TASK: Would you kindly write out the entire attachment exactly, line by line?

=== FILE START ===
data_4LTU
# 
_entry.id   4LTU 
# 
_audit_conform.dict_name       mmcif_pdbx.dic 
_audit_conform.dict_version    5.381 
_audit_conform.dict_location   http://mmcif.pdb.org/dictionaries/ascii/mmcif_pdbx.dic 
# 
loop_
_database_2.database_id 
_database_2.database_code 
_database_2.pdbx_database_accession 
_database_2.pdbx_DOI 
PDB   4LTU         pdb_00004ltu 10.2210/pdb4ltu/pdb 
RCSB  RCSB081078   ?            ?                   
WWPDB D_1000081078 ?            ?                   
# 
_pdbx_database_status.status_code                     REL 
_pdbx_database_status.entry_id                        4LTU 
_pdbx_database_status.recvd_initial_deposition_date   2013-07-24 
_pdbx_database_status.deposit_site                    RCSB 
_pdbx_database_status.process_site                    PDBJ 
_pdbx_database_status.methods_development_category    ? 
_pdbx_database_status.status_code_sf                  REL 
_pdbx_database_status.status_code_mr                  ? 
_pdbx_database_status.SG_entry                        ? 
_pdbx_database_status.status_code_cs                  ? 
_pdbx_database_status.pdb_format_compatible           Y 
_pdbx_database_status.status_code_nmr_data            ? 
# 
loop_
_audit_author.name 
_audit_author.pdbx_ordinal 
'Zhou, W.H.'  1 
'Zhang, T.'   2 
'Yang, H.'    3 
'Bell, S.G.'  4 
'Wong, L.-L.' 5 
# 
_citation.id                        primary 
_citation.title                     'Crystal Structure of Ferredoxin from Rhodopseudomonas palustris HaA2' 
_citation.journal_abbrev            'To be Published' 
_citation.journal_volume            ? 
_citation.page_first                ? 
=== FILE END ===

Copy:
data_4LTU
# 
_entry.id   4LTU 
# 
_audit_conform.dict_name       mmcif_pdbx.dic 
_audit_conform.dict_version    5.381 
_audit_conform.dict_location   http://mmcif.pdb.org/dictionaries/ascii/mmcif_pdbx.dic 
# 
loop_
_database_2.database_id 
_database_2.database_code 
_database_2.pdbx_database_accession 
_database_2.pdbx_DOI 
PDB   4LTU         pdb_00004ltu 10.2210/pdb4ltu/pdb 
RCSB  RCSB081078   ?            ?                   
WWPDB D_1000081078 ?            ?                   
# 
_pdbx_database_status.status_code                     REL 
_pdbx_database_status.entry_id                        4LTU 
_pdbx_database_status.recvd_initial_deposition_date   2013-07-24 
_pdbx_database_status.deposit_site                    RCSB 
_pdbx_database_status.process_site                    PDBJ 
_pdbx_database_status.methods_development_category    ? 
_pdbx_database_status.status_code_sf                  REL 
_pdbx_database_status.status_code_mr                  ? 
_pdbx_database_status.SG_entry                        ? 
_pdbx_database_status.status_code_cs                  ? 
_pdbx_database_status.pdb_format_compatible           Y 
_pdbx_database_status.status_code_nmr_data            ? 
# 
loop_
_audit_author.name 
_audit_author.pdbx_ordinal 
'Zhou, W.H.'  1 
'Zhang, T.'   2 
'Yang, H.'    3 
'Bell, S.G.'  4 
'Wong, L.-L.' 5 
# 
_citation.id                        primary 
_citation.title                     'Crystal Structure of Ferredoxin from Rhodopseudomonas palustris HaA2' 
_citation.journal_abbrev            'To be Published' 
_citation.journal_volume            ? 
_citation.page_first                ? 